Bourbon Street has a rich history dating back to the early 18th century when New Orleans was established as a French colony. It was named after the French Bourbon dynasty, particularly King Louis XIV’s ruling House of Bourbon.

It stretches for about 13 blocks, running parallel to the Mississippi River. Bourbon Street is renowned for its vibrant and lively atmosphere.

Bourbon Street is primarily known for its bustling nightlife and entertainment scene. The street comes alive in the evening, with numerous bars, clubs, and live music venues lining its sidewalks.

We took pictures of terraces, street performers and signs all over the place on Bourbon Street. Plus we stopped in numerous shops! I couldn’t name them all but you’ll certainly find a mix of hot sauces, coffee mugs, shot glasses, and all kinds of voodoo.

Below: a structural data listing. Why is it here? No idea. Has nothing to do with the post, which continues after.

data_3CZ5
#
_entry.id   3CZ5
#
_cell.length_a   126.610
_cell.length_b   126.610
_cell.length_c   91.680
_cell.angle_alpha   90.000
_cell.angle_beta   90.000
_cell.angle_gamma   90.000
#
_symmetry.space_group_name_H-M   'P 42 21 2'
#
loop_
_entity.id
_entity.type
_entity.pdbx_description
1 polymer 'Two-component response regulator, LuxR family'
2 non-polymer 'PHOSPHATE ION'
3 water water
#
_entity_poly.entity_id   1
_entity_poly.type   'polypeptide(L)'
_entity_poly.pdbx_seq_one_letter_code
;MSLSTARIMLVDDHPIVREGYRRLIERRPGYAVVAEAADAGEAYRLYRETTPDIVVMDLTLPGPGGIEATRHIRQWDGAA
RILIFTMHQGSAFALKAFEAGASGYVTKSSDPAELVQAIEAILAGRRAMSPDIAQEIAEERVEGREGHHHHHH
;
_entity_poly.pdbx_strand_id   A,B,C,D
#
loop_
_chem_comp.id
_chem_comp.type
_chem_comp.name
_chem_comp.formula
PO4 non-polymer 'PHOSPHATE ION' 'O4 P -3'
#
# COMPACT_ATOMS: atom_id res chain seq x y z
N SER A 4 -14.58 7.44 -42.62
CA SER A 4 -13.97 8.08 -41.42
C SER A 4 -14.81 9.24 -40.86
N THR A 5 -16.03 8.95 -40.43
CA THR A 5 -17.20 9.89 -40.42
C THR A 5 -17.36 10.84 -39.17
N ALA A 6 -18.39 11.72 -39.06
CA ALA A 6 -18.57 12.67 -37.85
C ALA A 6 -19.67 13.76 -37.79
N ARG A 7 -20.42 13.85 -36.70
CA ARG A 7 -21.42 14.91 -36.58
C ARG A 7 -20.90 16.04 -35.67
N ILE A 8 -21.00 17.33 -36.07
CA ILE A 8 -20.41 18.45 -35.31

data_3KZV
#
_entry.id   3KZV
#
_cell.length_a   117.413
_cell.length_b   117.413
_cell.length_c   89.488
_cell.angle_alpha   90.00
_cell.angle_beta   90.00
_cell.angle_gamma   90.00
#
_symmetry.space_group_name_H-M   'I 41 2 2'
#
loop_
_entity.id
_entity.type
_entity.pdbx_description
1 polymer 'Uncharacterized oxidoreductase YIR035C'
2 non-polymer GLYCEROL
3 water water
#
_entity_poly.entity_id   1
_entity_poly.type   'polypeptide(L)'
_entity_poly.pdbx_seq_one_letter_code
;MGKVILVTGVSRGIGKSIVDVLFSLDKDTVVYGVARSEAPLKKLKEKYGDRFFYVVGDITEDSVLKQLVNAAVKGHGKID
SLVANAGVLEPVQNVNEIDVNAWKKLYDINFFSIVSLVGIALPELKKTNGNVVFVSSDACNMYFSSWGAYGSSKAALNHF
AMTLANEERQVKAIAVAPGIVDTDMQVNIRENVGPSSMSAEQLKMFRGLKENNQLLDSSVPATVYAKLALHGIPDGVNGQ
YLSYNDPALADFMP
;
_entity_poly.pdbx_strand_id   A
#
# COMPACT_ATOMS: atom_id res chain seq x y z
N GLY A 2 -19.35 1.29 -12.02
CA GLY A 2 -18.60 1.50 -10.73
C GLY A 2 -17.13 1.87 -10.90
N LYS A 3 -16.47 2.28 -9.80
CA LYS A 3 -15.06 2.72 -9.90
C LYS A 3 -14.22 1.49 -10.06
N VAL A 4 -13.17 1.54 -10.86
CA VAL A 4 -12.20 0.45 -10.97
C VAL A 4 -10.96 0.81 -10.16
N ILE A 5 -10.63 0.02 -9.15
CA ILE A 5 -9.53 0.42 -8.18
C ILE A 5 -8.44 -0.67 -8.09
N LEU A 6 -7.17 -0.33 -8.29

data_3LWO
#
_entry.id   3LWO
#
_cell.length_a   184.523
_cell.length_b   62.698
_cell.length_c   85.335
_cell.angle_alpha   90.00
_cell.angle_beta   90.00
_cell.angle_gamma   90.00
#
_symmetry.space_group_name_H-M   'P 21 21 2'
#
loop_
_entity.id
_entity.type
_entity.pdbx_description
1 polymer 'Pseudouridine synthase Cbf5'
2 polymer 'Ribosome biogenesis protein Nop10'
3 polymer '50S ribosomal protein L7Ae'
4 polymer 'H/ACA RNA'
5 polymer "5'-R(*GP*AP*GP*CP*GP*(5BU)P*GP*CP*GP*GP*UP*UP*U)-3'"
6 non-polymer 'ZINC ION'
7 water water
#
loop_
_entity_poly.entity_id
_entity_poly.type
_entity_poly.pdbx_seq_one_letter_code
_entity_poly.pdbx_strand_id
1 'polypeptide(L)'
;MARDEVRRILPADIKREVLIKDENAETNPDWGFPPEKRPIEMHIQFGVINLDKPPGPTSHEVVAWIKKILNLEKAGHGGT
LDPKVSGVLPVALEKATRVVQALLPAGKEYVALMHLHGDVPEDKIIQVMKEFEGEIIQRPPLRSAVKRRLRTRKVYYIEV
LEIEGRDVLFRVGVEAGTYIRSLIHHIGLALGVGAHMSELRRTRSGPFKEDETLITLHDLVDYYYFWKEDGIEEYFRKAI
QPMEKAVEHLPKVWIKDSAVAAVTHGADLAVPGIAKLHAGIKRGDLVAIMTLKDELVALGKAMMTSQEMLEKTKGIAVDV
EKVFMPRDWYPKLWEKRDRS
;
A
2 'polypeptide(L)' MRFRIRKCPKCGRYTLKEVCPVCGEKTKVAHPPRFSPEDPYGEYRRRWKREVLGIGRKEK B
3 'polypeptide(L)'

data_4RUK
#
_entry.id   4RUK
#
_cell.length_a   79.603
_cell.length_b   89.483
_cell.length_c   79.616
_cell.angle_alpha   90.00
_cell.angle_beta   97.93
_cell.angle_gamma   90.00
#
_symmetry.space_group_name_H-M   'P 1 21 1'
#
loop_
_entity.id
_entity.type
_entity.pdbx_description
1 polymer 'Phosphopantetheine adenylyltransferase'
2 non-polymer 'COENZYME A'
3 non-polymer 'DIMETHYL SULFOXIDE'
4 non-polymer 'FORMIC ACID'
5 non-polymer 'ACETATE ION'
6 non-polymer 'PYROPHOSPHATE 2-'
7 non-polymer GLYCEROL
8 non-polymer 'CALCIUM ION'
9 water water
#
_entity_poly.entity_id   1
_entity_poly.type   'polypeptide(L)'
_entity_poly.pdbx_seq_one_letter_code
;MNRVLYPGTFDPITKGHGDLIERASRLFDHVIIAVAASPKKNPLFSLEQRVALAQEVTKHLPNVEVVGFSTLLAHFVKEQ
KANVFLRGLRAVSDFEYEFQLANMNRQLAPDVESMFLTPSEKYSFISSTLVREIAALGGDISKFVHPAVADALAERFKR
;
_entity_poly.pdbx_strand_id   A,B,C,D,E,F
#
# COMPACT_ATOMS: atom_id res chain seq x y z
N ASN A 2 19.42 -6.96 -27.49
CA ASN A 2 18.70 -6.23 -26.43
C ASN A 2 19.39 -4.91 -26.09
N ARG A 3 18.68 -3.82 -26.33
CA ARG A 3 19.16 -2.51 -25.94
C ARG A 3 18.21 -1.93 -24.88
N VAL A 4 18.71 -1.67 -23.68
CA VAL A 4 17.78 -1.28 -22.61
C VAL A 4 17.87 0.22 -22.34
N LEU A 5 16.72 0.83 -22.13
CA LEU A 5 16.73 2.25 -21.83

A mortar and pestle sign that reads La Pharmacie Francaise

14. Discover the New Orleans Pharmacy Museum

Step back in time at the New Orleans Pharmacy Museum, which showcases the city’s history of medicine and pharmacy. Explore the exhibits and learn about the intriguing remedies and practices of the past.

The museum is housed in a beautiful 19th-century building that was once the site of America’s first licensed pharmacy.

This historic building served as the home and workplace of Dr. Louis J. Dufilho Jr., the first licensed pharmacist in the United States and opened his doors to the public in 1823.

As the gateway to the Americas, New Orleans became an important center for medicine and pharmacy, serving as a hub for trade, innovation, and discovery.

The New Orleans Pharmacy Museum showcases the city’s role in the development of pharmacy and medicine, highlighting the evolution of the craft over time.

The museum has fascinating artifacts, exhibits, and educational displays. From antique pill rollers and mortars and pestles to rare botanicals and tinctures, the museum’s interior takes visitors on a journey through the history of pharmacy.